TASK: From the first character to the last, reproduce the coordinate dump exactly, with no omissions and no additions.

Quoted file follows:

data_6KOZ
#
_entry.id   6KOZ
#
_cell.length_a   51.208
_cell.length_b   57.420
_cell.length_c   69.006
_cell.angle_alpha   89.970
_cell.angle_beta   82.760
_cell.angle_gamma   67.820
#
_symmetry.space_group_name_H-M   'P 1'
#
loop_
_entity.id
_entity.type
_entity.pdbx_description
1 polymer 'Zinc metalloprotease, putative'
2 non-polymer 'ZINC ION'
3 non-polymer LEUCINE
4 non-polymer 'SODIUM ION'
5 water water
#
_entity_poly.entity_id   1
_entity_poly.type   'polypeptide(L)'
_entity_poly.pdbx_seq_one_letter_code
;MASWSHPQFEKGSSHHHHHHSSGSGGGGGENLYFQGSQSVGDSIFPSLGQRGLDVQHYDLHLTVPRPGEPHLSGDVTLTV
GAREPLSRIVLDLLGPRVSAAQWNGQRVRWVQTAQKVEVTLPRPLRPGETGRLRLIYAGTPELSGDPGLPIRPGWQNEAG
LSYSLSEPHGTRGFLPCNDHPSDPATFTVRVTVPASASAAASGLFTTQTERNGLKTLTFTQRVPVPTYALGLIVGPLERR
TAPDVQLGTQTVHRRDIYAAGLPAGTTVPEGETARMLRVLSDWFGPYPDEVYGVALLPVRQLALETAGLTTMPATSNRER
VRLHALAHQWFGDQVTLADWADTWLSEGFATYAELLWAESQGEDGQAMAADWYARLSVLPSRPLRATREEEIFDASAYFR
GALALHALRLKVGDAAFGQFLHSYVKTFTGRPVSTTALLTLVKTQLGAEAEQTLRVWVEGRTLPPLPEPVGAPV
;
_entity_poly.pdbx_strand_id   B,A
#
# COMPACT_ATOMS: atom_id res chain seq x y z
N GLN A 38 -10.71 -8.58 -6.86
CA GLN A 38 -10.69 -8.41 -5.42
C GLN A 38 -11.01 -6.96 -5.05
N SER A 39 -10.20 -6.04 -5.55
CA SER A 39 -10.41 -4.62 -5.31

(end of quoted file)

data_6KOZ
#
_entry.id   6KOZ
#
_cell.length_a   51.208
_cell.length_b   57.420
_cell.length_c   69.006
_cell.angle_alpha   89.970
_cell.angle_beta   82.760
_cell.angle_gamma   67.820
#
_symmetry.space_group_name_H-M   'P 1'
#
loop_
_entity.id
_entity.type
_entity.pdbx_description
1 polymer 'Zinc metalloprotease, putative'
2 non-polymer 'ZINC ION'
3 non-polymer LEUCINE
4 non-polymer 'SODIUM ION'
5 water water
#
_entity_poly.entity_id   1
_entity_poly.type   'polypeptide(L)'
_entity_poly.pdbx_seq_one_letter_code
;MASWSHPQFEKGSSHHHHHHSSGSGGGGGENLYFQGSQSVGDSIFPSLGQRGLDVQHYDLHLTVPRPGEPHLSGDVTLTV
GAREPLSRIVLDLLGPRVSAAQWNGQRVRWVQTAQKVEVTLPRPLRPGETGRLRLIYAGTPELSGDPGLPIRPGWQNEAG
LSYSLSEPHGTRGFLPCNDHPSDPATFTVRVTVPASASAAASGLFTTQTERNGLKTLTFTQRVPVPTYALGLIVGPLERR
TAPDVQLGTQTVHRRDIYAAGLPAGTTVPEGETARMLRVLSDWFGPYPDEVYGVALLPVRQLALETAGLTTMPATSNRER
VRLHALAHQWFGDQVTLADWADTWLSEGFATYAELLWAESQGEDGQAMAADWYARLSVLPSRPLRATREEEIFDASAYFR
GALALHALRLKVGDAAFGQFLHSYVKTFTGRPVSTTALLTLVKTQLGAEAEQTLRVWVEGRTLPPLPEPVGAPV
;
_entity_poly.pdbx_strand_id   B,A
#
# COMPACT_ATOMS: atom_id res chain seq x y z
N GLN A 38 -10.71 -8.58 -6.86
CA GLN A 38 -10.69 -8.41 -5.42
C GLN A 38 -11.01 -6.96 -5.05
N SER A 39 -10.20 -6.04 -5.55
CA SER A 39 -10.41 -4.62 -5.31